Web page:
Safety is a key factor in picking travel destinations, particularly when you’re travelling as a person of colour, LGBTQ+, less able-bodied, a woman or non-binary person, or any other identity that might mark you out as a second-class citizen. That being said, today I read the article 10 Places LGBT Travelers Should Never Visit. It was total trash, which ruined my decaf latte. It’s time for diversifying gay travel because too many of these articles about ‘places LGBT travellers should never visit’ are fundamentally racist.

It begins with “places [they] love (New Orleans, Philadelphia, Cuba),” which all seem quite close to home for the American writer. They then present a list of 10 countries we should “avoid at all costs.” The countries — Nigeria, Honduras, Zimbabwe, Jamaica, Senegal, Lithuania, Sudan, Egypt, Russia and Uganda — read like Trump’s no-fly zone: they’re generally “far-away” and seem a little bit icky.

First up is Nigeria (a country I lived in for three months), and where the author makes their first unforced error by calling it a central African country. Maybe visiting was out of the question, but the quickest of searches, or a basic understanding of Africa, would tell you it’s West African (a denomination of political, historical, social and economic significance). But whatever, it’s only the first line of the first country of your ten-country listicle, right?

The author outlines ubiquitous homophobia on a national scale as well as the legal ramifications for being gay as reasons you shouldn’t “desire to visit”, before rhetorically asking in a pithy parenthesis “[but] why would you?” Because, of course, a country like Nigeria would have nothing to offer a traveller (or rather, a yuppie, listicle-reading Insta “travel photographer”).

Sadly, it’s mostly downhill from there. The pictures add some balance. Maybe the editor was a bit more woke. The slides accompanying Nigeria, Honduras, Egypt and Russia show visibly queer people and allies protesting with rainbow flags, dragged up Putins, and direct action at sports events and in the street. This is something completely missed in the text, undermining the resistance and fought-for visibility so characteristic of our LGBTQ+ history in the West and abroad.

It’s hard to pinpoint my favourite bit, but it’s easy to find the most racist. It’s the disembodied image of a pair of shackled bare black feet as the photo of choice for Sudan, because, well, why exactly? Literally, what were the search terms for the stock photo archive here and how were they relevant?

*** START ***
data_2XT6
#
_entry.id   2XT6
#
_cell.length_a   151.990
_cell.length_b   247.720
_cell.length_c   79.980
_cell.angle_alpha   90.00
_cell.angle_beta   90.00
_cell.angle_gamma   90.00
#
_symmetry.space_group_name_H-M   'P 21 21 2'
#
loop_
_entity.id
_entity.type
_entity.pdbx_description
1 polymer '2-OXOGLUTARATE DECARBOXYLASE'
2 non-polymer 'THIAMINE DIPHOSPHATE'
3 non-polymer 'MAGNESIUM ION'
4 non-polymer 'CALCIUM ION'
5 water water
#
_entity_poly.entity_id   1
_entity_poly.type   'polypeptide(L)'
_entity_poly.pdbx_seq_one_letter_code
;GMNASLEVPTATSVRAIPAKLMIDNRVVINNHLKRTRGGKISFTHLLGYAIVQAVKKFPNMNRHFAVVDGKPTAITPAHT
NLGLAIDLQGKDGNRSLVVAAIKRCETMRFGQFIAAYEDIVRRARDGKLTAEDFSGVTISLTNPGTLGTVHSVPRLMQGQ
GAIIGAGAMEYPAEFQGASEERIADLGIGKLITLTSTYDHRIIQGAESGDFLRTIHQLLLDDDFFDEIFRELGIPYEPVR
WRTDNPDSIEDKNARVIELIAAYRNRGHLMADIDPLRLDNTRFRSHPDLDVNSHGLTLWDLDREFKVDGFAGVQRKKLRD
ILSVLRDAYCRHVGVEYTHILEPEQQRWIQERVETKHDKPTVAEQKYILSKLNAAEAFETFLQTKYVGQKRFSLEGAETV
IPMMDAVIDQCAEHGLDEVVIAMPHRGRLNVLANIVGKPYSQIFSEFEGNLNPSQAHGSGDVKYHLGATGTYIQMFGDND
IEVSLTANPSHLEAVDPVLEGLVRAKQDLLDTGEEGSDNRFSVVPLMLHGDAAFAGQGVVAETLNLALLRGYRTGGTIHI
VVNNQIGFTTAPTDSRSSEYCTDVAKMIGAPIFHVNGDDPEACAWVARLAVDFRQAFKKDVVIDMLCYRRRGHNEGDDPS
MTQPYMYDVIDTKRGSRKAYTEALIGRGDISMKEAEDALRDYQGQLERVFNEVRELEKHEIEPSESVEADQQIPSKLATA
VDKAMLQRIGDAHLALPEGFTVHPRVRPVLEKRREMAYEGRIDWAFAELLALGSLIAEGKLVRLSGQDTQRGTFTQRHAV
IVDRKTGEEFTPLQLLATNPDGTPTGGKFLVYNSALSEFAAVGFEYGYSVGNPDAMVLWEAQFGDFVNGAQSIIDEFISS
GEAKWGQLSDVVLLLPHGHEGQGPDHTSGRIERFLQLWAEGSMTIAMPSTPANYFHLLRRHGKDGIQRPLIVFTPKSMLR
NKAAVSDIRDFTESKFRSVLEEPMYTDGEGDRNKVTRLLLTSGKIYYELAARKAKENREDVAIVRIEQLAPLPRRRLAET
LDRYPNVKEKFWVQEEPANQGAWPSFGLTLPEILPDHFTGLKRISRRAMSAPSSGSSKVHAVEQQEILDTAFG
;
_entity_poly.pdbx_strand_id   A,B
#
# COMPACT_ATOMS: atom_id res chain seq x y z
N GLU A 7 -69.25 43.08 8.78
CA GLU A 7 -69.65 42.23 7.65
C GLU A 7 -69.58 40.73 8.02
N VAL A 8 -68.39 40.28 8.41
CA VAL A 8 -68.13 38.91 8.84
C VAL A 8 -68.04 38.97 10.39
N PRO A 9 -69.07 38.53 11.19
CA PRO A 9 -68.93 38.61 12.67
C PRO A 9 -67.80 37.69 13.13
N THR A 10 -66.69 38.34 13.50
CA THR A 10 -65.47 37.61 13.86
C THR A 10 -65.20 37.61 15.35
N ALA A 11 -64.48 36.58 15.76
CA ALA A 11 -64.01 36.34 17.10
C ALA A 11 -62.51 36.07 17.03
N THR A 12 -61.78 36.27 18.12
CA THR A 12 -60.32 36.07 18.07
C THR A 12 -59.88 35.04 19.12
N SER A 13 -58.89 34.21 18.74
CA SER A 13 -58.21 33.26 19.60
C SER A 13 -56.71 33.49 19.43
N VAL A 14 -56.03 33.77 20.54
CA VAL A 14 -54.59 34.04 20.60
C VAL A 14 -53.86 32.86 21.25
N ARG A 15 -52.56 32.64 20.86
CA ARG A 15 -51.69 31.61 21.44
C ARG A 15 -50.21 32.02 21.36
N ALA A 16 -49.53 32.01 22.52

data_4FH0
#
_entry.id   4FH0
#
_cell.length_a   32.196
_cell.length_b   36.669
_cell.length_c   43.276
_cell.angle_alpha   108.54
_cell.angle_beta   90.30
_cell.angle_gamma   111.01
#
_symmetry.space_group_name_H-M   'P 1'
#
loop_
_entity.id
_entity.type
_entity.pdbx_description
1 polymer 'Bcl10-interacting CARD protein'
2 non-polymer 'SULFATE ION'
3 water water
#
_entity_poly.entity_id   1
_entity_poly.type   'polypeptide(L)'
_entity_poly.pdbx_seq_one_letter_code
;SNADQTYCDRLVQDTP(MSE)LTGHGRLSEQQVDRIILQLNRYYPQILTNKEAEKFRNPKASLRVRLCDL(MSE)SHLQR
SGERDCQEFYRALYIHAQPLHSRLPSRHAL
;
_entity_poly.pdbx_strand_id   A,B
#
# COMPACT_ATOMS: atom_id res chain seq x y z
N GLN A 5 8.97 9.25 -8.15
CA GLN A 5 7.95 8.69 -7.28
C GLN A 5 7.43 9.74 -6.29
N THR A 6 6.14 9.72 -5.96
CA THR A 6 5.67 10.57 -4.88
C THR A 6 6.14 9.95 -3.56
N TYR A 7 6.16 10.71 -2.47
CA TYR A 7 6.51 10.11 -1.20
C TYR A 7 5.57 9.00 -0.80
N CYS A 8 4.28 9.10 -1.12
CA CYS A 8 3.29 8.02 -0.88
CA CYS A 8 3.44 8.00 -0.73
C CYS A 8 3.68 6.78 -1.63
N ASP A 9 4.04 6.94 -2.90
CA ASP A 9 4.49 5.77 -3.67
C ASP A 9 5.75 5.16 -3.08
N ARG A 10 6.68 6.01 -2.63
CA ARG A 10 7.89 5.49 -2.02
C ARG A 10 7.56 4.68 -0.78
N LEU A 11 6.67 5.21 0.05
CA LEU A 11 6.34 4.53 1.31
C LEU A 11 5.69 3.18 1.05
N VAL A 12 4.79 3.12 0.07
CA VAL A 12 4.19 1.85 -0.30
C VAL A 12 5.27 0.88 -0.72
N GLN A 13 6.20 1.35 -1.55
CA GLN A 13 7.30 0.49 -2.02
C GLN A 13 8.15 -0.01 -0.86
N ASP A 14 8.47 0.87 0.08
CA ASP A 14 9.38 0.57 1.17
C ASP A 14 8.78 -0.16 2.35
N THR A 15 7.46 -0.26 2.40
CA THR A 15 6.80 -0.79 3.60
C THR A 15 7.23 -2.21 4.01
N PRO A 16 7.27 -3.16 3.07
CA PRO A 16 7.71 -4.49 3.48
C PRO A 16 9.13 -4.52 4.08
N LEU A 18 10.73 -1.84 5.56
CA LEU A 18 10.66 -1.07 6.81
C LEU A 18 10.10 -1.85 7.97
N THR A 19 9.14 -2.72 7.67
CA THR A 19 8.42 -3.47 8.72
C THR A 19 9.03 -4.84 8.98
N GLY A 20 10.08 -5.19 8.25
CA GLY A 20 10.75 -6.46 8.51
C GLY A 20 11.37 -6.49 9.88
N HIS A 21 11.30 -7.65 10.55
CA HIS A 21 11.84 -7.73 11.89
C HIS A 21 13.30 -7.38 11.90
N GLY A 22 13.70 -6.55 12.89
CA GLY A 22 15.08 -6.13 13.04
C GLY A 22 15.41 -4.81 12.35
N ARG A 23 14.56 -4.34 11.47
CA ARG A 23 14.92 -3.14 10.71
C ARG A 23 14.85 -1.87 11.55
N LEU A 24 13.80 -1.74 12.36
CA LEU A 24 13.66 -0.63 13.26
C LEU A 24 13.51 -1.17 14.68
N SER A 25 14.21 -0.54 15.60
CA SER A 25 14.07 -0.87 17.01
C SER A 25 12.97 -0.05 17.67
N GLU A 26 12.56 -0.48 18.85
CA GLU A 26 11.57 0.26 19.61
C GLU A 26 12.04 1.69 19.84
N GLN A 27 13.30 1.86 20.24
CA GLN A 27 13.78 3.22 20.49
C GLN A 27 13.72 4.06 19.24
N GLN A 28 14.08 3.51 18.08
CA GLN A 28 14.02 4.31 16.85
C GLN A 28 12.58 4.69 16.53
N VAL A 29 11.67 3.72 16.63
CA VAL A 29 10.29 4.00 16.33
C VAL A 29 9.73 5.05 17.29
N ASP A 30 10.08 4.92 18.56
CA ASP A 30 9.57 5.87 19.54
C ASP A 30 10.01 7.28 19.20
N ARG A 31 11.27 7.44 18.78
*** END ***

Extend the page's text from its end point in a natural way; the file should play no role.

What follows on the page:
In my ignorance (or masochism), I did what Thou Shalt Never Do — read the comments section. Unfortunately, it shows precisely the kind of small-minded foolishness that this content feeds.

From one reader bemoaning the listing of “such obscure” places to another calling them “shitty” (shoutout to Trump v Haiti), we see a complete dismissal of entire countries and even continents. One Kerry Smith “wouldn’t go anywhere near Africa, the Middle East, Jamaica or parts of Eastern Europe.” Tl;dr — y’all were racist already and just wanted another reason to hate on Africa.

Ironically, Ruth Trewhella unwittingly captured the core sentiment exactly: “As always people find unity by sharing a commen [sic] hatred towards a group who are differnt [sic] from themselves in some way… Sad and disturbing.” In this case, our common hatred is towards the black, brown, and mostly poor bodies of our fellow humans across the ocean.

If I said I’d avoid America at all costs because:

  1. it’s a racist country where state-sanctioned violence against people of colour occurs daily;
  2. armed terrorists roam the street;
  3. militarised police mar the civil liberties of free organisations and protest, and where
  4. as a queer black man in some places, I would have a 1 in 2 chance of being HIV positive, while
  5. transphobic violence is skyrocketing;

They would argue that the United States of America has great culture and beauty there, too, and the picture I paint is not the whole story.

Diversifying gay travel:
Come on down–The Natives are friendly.

The fact that six out of ten of these countries are in Africa, and that a seventh — Jamaica — is a majority black, former-colony, is notable. There is no recognition of the fact that legally codified homophobia is a legacy of Western colonial-era laws. By presenting such a homogeneously negative view of these countries, they are just repeating tired colonial tropes of the “third world” and ignoring the many reasons people would visit these places. We go for family, work, natural beauty, music, food, language, fabulous beaches, school, and the literal pyramids.